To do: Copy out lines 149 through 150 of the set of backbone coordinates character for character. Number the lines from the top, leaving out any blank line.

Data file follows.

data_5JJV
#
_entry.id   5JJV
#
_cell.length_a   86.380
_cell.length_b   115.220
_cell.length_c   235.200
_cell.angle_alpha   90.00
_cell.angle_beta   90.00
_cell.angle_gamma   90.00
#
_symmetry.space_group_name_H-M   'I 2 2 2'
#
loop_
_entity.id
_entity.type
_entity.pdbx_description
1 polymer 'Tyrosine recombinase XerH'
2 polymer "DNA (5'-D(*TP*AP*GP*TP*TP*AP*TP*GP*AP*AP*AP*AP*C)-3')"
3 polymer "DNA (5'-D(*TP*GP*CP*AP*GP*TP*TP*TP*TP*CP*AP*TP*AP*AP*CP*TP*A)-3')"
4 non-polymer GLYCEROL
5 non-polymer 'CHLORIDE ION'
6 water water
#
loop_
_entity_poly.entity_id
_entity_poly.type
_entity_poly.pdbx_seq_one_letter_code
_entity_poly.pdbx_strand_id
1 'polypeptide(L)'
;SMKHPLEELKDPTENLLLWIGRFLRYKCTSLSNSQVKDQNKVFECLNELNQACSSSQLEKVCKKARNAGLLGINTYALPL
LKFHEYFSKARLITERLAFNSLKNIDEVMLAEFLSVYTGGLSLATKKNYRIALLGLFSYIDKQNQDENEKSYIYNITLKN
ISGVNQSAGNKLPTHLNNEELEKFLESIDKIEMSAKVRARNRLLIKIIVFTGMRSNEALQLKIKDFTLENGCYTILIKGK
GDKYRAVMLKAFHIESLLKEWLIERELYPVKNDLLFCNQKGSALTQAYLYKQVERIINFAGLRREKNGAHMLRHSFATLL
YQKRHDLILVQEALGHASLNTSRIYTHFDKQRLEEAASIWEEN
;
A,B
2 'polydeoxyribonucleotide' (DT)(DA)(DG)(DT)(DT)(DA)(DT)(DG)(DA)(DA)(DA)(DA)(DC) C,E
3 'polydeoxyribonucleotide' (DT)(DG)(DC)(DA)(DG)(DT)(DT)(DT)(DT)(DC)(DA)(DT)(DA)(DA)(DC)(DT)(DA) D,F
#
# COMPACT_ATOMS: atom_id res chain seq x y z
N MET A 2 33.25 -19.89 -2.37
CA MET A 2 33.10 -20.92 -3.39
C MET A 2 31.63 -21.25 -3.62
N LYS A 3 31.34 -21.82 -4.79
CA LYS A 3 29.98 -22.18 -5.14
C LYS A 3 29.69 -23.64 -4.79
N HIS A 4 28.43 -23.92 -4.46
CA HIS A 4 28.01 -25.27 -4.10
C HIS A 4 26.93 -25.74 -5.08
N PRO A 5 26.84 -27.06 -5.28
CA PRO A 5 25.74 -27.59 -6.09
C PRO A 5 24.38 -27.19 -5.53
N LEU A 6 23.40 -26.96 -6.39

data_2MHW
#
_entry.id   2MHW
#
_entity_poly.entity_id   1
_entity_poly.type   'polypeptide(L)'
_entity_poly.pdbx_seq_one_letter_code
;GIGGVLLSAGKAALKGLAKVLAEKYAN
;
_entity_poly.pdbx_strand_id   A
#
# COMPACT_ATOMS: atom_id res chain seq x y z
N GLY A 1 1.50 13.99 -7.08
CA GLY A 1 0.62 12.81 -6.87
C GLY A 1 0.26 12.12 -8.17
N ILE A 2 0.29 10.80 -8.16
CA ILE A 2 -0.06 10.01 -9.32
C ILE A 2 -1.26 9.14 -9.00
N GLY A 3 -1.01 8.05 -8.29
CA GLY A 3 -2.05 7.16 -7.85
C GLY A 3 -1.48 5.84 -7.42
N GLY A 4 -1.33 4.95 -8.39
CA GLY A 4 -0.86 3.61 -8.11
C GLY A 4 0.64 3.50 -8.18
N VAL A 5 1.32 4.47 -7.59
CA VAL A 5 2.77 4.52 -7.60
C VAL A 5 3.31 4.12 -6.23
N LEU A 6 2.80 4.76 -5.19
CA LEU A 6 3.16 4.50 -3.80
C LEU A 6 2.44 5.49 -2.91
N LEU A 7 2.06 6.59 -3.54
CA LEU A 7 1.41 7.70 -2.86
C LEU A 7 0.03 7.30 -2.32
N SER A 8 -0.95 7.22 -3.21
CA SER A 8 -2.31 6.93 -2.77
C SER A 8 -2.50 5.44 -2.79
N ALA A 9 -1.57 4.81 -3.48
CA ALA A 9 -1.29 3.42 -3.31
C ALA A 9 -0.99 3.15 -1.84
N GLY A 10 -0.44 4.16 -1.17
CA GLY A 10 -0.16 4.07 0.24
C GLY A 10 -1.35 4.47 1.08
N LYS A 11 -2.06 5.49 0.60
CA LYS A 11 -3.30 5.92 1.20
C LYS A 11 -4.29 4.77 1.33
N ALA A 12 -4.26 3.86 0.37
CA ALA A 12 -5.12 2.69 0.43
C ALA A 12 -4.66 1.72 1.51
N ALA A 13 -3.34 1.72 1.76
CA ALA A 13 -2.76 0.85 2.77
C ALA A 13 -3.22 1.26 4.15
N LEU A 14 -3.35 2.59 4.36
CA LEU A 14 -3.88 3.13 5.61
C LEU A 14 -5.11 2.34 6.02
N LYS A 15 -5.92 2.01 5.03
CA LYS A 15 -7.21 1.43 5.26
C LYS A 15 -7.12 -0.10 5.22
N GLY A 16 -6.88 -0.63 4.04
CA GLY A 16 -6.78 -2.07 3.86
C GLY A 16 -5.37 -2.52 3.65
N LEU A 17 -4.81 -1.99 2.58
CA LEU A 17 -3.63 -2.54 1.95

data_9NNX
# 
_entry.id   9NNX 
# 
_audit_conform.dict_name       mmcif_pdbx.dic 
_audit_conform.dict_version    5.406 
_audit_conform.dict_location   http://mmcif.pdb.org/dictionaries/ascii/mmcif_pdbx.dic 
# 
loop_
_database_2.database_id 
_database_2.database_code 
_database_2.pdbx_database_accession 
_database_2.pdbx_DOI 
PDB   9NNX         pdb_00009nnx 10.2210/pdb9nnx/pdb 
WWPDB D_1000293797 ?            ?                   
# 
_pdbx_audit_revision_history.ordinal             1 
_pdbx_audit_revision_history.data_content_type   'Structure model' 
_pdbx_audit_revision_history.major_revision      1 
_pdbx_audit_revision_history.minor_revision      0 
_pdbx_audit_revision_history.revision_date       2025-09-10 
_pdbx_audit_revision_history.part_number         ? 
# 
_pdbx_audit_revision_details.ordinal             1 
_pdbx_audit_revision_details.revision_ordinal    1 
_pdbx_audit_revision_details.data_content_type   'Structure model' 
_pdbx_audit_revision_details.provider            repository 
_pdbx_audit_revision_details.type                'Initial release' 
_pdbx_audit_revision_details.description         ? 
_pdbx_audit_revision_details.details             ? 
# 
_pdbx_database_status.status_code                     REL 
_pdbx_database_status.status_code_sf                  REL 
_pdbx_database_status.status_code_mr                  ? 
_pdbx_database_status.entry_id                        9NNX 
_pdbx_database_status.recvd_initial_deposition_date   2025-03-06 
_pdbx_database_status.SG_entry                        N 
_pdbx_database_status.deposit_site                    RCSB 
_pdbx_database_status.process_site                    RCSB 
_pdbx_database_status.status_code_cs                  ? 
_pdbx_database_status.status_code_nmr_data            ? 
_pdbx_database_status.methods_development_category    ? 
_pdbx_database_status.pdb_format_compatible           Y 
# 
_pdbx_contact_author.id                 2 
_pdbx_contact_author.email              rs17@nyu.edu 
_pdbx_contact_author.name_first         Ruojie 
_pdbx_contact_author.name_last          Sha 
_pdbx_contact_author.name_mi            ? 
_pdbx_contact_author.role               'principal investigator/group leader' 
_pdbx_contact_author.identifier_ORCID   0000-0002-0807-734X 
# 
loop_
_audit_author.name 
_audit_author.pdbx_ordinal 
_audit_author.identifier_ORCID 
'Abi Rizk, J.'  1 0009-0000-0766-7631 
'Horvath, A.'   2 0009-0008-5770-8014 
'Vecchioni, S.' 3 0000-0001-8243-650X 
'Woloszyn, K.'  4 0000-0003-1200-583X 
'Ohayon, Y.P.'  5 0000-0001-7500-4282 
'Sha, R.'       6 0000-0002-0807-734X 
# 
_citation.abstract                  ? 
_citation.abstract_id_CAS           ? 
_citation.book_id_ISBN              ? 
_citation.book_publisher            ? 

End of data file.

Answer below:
_pdbx_database_status.status_code_sf                  REL 
_pdbx_database_status.status_code_mr                  ? 